With parting words of wisdom from some of the senior executives of LNG production company Atlantic, thirteen (13) young professionals with engineering degrees recently completed another cycle of the Atlantic Graduate Trainee Programme.
This was the first time in the eleven year history of the Programme that all participants had engineering degrees. The participants joined the programme in 2016 and underwent two years of specialized on-the-job training, working in several areas of Atlantic’s plant operations, including Health, Safety, Security and Environment (HSSE); Engineering; Production Operations and Maintenance; Production Optimization; and Technical Assurance.
At a special recognition function held recently for the Graduate Trainees, Atlantic CEO Dr. Philip Mshelbila encouraged them to build on the knowledge, experience and most importantly the values gained during their Atlantic tenure.
“The Atlantic Graduate Trainee programme is designed to foster an environment of learning and development; you trainees have excelled here,” Dr. Mshelbila said. “You were here to learn as well as to add value. We see that value in the impressive projects you worked on while you were here; many of you helped to inject new ideas and creativity into our existing work processes.”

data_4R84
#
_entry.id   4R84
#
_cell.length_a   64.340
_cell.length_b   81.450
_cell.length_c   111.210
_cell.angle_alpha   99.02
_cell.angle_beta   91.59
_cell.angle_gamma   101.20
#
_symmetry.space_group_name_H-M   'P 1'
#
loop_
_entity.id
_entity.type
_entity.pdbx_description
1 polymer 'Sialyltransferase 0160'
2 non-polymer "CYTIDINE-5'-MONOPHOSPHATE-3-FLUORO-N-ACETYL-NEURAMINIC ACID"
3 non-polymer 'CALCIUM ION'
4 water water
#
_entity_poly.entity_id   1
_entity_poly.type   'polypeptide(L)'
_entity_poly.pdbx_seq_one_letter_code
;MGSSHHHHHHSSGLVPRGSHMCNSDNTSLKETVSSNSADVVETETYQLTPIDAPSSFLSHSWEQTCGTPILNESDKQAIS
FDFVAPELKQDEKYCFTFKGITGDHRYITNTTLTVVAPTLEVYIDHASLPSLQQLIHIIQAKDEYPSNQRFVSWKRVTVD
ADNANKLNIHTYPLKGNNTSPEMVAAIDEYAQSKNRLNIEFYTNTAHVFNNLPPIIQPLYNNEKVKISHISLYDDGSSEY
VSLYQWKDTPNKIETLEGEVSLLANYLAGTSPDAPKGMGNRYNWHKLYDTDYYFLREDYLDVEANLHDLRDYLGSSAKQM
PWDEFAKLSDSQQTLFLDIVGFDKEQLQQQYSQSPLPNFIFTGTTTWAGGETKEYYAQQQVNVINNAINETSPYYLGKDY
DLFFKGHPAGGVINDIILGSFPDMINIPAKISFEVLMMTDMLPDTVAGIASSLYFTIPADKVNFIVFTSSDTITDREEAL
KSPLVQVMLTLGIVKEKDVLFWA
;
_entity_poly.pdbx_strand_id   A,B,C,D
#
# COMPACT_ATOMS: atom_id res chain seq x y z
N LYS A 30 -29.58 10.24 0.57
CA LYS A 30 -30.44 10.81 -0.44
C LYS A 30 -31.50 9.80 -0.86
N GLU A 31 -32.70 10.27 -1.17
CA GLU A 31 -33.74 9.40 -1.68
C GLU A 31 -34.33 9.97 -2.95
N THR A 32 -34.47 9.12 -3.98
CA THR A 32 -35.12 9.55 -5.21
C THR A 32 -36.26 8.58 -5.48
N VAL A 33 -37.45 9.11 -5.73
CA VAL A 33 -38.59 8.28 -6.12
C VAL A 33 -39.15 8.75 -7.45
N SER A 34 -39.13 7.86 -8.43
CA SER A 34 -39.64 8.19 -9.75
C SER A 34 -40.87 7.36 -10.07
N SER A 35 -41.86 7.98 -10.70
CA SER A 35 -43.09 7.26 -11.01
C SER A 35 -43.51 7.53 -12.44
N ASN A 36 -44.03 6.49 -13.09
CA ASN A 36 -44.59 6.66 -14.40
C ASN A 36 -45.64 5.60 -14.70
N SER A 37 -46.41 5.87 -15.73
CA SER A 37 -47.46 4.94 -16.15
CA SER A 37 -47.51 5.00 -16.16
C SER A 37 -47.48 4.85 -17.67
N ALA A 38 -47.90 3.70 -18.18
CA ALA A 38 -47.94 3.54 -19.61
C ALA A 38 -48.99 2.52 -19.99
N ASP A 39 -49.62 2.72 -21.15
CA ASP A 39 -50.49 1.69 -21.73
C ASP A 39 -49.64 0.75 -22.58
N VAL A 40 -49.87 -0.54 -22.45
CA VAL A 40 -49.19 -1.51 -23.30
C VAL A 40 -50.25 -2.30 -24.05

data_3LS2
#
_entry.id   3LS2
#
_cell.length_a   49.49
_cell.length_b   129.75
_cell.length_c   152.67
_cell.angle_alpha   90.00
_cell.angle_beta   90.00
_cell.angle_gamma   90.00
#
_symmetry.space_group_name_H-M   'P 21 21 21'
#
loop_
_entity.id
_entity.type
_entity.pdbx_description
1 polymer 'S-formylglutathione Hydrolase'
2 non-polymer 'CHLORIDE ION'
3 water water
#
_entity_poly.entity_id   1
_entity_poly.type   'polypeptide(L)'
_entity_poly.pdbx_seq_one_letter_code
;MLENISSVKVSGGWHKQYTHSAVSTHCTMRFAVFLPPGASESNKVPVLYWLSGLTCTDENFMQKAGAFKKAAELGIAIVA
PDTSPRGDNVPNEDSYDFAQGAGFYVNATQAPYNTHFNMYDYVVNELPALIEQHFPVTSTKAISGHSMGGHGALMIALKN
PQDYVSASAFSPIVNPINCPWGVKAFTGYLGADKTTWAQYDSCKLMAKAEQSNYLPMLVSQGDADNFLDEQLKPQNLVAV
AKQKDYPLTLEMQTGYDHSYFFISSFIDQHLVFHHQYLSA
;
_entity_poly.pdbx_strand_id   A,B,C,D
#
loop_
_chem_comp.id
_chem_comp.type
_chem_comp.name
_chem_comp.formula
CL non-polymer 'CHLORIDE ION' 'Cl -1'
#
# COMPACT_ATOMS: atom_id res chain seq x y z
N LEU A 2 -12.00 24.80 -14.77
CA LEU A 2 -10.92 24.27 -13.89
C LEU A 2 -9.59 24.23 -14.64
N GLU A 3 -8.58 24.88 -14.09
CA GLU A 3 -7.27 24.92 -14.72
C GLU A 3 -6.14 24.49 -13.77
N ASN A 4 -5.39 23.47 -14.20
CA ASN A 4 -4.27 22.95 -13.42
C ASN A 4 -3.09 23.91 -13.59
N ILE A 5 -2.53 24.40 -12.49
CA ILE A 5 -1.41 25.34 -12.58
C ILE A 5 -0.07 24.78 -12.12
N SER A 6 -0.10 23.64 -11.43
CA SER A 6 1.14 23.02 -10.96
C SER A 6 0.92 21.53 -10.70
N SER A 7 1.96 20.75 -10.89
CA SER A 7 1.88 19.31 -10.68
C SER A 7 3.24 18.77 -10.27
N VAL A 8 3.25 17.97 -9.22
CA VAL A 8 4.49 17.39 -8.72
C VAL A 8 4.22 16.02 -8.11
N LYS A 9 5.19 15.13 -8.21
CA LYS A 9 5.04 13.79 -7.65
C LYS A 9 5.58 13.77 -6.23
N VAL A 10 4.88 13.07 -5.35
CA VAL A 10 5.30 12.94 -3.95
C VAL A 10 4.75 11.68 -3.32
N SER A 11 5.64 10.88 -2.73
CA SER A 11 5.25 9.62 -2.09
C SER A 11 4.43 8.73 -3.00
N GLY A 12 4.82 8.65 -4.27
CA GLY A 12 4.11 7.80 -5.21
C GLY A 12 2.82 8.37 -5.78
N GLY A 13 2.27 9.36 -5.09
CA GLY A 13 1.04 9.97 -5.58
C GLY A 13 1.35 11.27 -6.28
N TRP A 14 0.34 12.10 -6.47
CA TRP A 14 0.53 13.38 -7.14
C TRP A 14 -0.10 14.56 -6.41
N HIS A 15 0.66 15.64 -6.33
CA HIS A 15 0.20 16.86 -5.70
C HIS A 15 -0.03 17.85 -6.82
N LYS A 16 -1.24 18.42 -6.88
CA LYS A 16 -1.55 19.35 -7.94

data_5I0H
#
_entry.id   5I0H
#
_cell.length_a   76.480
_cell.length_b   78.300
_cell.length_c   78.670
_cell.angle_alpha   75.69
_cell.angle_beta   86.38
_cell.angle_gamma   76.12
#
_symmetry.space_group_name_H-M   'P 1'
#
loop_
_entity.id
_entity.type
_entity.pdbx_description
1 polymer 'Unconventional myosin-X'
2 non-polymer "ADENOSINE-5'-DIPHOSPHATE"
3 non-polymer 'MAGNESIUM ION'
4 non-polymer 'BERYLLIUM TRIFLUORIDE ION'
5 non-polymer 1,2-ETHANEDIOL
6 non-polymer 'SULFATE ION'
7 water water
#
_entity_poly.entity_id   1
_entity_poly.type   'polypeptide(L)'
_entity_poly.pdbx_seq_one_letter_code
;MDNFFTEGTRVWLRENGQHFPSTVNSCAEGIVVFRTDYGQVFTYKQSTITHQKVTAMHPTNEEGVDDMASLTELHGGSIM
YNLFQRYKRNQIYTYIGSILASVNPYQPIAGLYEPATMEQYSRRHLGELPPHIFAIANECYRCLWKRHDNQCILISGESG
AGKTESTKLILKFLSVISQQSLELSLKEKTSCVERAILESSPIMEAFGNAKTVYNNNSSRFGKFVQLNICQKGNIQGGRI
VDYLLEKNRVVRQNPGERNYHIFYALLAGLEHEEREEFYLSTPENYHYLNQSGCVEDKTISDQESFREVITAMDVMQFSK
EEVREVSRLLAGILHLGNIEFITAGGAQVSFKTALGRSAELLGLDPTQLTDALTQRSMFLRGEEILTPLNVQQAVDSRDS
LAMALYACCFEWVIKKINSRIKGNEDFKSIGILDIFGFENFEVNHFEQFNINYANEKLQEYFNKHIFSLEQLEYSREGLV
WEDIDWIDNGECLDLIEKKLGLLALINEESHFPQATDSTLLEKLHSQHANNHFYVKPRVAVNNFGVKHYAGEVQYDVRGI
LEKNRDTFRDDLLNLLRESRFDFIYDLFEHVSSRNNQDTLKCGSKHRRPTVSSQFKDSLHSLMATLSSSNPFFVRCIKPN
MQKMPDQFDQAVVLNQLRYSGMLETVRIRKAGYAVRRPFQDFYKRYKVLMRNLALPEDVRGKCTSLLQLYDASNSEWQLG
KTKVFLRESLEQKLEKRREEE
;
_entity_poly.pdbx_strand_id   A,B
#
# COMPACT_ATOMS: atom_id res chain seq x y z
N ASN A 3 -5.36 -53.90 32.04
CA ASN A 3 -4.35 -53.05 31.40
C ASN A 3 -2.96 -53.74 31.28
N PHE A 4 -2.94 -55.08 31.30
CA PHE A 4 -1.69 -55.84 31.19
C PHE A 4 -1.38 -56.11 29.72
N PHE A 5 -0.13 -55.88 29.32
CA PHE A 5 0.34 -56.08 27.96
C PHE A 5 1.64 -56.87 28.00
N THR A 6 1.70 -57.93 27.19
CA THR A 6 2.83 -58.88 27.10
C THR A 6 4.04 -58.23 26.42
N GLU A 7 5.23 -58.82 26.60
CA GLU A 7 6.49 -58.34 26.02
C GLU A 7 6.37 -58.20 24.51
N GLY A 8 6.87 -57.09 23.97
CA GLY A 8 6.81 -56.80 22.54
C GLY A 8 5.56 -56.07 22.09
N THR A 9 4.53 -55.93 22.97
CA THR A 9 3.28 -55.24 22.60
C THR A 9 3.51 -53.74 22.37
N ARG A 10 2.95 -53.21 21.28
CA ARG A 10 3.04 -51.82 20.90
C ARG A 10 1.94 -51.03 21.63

Chairman of Atlantic, Gordon Deane urged the trainees to continue being willing to learn. “You are the future leaders and part of your job is to allow the leaders of today to guide you properly,” Deane said.
Sharlene Birmingham, Graduate Trainee in HSSE, said the programme helped to catapult her development as a professional. “These two years have been challenging and rewarding – the opportunity has allowed me to work alongside and learn from a great group of persons,” Birmingham said. “The programme provided both professional and personal growth; I learnt about myself and my capabilities and I gained so much exposure in the HSSE field and many of its intricacies.”
Randy Ramkhelawan, Graduate Trainee in Process Engineering said the opportunity to be mentored by experienced professionals was invaluable. “We gained practical experience and enhanced our technical and analytical skills,” Ramkhelawan said. “Knowing Atlantic to be a philanthropic company, we seized the opportunity to develop our softer skills and become socially responsible citizens.”
In addition to exposing the Graduate Trainees to internal training courses relevant to the LNG and Energy sector, the Programme also gave them the opportunity to work on high-profile projects, including during maintenance outages when sections of Atlantic’s plant are taken offline for routine servicing of equipment. The trainees were also tasked with leading volunteerism initiatives such as Atlantic’s participation in the United Way Day of Caring.
Created in 2007 as part of Atlantic’s commitment to help develop young local talent by creating opportunities for growth, the Graduate Trainee Programme has trained 139 university graduates from several disciplines. The next intake is scheduled for August 2019.